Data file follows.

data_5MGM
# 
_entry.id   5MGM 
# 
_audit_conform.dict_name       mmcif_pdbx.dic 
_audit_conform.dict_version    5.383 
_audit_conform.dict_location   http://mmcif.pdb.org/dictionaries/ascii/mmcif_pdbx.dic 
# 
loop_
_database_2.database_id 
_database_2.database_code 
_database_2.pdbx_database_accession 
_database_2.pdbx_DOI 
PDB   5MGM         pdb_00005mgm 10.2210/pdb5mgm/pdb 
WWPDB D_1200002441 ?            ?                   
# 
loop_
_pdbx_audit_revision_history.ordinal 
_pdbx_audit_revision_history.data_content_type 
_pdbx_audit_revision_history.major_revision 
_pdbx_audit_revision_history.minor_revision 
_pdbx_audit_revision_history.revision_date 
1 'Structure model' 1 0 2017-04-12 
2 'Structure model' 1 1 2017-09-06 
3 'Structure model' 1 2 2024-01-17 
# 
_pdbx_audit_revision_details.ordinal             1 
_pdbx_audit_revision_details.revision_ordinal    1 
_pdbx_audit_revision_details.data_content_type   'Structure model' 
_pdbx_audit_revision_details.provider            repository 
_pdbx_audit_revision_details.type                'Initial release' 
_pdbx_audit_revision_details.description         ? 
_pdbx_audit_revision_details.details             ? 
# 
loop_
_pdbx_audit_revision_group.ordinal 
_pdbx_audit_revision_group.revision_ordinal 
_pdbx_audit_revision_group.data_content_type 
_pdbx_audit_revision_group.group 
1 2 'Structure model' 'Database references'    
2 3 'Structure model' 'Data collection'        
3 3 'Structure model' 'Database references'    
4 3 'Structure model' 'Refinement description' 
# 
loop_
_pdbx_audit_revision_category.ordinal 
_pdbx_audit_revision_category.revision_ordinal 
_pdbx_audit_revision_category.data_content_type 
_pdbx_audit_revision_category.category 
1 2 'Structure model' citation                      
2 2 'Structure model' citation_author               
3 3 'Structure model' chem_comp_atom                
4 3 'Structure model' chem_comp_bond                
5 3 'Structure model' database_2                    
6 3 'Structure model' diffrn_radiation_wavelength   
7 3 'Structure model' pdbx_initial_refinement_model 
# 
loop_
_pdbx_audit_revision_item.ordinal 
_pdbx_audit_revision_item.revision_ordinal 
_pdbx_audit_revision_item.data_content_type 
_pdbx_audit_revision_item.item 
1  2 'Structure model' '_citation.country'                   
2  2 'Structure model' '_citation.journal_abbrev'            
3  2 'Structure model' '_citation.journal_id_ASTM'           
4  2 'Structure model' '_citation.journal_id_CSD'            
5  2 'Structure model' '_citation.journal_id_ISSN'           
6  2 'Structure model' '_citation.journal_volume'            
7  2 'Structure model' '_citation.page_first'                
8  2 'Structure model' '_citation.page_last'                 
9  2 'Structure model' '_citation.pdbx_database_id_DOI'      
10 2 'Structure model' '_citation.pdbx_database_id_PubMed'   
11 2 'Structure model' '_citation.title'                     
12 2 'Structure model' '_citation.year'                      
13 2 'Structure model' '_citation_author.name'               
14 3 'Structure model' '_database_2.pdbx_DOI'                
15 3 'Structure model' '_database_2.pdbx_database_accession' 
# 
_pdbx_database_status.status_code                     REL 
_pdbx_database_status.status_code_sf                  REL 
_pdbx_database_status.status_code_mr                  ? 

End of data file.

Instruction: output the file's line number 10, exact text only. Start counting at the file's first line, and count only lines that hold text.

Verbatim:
_database_2.database_id 